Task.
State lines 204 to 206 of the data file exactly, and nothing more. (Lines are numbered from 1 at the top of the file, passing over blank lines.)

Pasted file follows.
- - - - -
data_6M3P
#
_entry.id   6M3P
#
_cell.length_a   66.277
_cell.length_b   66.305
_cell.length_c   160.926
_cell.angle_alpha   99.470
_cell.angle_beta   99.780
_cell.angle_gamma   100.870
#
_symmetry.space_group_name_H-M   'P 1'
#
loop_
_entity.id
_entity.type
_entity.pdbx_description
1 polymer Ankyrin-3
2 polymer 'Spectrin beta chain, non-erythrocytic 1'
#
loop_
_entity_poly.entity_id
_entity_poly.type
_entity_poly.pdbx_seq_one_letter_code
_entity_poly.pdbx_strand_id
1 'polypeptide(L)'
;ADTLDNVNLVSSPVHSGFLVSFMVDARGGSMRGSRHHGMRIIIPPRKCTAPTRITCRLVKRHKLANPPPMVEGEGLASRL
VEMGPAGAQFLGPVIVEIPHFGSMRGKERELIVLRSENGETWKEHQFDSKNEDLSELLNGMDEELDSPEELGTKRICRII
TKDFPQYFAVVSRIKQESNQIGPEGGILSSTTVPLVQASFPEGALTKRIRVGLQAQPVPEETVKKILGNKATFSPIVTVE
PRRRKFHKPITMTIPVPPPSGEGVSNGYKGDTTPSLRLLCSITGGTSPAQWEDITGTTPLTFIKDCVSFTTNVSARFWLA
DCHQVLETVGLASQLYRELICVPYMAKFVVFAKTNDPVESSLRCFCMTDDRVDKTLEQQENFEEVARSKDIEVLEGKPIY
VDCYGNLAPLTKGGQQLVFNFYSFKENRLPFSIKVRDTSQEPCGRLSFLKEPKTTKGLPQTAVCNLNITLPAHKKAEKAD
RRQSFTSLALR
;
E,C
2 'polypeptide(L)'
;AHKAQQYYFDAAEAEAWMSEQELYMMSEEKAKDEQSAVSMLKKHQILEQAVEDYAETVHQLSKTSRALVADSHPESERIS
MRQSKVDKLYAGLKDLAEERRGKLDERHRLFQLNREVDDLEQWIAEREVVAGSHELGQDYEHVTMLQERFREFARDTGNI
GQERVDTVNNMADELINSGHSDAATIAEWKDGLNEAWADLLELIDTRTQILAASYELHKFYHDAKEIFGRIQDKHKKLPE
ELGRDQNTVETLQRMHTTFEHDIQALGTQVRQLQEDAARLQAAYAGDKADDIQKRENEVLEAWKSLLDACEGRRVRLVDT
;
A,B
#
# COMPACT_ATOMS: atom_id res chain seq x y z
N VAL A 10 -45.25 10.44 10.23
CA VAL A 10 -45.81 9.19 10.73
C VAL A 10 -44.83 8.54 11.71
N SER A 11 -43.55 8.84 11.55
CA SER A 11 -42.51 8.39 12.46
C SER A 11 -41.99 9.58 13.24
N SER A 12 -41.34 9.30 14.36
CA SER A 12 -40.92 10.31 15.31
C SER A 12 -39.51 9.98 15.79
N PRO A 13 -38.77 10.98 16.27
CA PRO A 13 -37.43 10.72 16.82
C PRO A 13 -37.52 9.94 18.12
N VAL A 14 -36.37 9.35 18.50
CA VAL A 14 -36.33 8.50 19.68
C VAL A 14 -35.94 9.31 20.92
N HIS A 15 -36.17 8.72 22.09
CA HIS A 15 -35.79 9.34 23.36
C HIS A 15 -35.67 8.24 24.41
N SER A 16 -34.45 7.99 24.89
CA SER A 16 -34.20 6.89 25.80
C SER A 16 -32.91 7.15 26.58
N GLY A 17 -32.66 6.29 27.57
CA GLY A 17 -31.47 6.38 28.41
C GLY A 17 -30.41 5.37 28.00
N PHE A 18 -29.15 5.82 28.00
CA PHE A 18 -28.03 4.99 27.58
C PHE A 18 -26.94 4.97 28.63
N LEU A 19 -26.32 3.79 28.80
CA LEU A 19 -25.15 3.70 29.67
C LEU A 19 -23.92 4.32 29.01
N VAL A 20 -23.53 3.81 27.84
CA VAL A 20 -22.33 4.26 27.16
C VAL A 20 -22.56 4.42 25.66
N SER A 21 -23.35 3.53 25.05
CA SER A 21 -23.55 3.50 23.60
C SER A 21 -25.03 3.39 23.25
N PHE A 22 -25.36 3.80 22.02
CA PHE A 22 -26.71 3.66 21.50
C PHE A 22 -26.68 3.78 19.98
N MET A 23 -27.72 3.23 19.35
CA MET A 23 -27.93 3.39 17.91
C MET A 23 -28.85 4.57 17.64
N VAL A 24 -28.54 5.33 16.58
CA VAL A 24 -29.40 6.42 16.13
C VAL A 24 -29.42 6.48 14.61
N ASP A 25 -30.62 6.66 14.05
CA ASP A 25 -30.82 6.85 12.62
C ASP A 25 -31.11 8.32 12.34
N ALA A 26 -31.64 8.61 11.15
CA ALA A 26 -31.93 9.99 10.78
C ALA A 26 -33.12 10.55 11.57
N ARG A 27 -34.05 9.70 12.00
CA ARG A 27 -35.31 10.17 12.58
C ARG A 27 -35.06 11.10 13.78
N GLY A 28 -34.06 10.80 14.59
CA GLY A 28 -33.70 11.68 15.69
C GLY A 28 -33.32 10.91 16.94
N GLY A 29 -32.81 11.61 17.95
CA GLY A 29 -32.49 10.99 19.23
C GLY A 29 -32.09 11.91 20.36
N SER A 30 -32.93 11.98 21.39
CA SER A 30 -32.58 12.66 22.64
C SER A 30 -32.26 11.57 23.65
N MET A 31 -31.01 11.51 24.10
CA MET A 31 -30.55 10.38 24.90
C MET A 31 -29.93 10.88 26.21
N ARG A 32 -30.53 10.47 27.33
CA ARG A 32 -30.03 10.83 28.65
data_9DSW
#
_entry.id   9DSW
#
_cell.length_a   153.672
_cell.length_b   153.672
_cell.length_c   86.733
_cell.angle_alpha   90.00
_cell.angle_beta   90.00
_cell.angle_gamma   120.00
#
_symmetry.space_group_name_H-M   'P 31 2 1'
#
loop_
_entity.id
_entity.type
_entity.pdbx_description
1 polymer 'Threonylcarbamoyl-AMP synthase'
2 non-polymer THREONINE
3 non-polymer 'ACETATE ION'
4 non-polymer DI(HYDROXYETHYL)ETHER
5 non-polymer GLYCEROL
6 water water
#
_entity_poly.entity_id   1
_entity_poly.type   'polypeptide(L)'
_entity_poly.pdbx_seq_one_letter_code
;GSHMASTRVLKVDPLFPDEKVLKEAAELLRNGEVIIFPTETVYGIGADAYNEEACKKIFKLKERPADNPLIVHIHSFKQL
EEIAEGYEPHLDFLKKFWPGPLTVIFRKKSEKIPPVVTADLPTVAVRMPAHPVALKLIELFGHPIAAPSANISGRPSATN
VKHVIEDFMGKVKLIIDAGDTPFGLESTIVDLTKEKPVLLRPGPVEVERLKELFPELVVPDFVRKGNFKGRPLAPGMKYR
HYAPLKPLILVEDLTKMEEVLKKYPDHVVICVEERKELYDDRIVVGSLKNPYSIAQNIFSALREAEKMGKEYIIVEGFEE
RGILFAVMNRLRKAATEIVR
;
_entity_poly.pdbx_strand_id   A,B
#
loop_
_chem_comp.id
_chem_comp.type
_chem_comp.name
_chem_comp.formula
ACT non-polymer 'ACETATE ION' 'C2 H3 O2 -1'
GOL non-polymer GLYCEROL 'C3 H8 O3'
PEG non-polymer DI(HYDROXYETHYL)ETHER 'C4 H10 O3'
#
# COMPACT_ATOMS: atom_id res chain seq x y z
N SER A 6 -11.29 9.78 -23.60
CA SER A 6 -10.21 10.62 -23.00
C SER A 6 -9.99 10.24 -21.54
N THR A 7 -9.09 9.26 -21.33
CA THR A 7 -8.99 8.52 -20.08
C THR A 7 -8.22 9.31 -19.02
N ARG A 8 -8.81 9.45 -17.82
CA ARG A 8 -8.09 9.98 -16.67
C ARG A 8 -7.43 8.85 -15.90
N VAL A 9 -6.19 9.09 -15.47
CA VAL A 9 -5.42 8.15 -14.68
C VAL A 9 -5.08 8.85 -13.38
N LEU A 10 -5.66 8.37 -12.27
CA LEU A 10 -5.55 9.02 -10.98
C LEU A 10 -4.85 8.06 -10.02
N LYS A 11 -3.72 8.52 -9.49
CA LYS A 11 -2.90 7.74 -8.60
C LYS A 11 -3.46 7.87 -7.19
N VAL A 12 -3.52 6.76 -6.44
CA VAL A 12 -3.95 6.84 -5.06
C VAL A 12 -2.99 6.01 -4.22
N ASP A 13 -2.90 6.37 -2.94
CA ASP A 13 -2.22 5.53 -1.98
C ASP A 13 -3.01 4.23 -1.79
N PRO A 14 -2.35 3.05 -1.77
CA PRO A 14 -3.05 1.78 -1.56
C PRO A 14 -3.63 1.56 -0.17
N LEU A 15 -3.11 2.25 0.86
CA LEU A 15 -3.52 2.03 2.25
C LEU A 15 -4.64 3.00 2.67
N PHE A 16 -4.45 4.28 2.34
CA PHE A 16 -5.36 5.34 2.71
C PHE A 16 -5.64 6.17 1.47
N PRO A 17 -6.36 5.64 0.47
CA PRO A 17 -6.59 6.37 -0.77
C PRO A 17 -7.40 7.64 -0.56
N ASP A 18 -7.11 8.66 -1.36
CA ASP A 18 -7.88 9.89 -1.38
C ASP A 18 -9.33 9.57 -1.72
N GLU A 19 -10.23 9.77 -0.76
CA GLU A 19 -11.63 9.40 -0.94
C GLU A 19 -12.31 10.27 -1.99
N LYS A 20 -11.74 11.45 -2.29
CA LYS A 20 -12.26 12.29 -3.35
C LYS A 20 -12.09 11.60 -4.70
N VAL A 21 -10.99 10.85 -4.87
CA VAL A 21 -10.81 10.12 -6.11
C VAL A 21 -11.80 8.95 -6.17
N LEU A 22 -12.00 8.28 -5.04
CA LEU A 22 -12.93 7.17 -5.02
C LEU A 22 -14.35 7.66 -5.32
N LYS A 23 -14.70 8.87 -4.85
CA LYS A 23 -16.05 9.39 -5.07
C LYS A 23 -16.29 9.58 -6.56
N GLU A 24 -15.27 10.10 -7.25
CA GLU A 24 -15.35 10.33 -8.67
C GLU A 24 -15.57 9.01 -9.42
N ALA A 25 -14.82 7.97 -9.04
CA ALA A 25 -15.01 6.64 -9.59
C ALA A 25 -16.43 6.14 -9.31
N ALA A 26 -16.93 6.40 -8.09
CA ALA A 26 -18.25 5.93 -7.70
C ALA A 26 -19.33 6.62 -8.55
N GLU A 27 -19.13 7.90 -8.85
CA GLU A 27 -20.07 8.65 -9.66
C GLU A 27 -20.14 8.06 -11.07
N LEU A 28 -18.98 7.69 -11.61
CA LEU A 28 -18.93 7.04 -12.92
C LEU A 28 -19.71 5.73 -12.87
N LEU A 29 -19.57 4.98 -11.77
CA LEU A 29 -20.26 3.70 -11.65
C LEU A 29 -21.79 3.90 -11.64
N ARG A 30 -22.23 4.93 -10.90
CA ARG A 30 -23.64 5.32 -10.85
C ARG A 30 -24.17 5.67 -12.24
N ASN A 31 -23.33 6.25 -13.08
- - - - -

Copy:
CA VAL A 21 -10.81 10.12 -6.11
C VAL A 21 -11.80 8.95 -6.17
N LEU A 22 -12.00 8.28 -5.04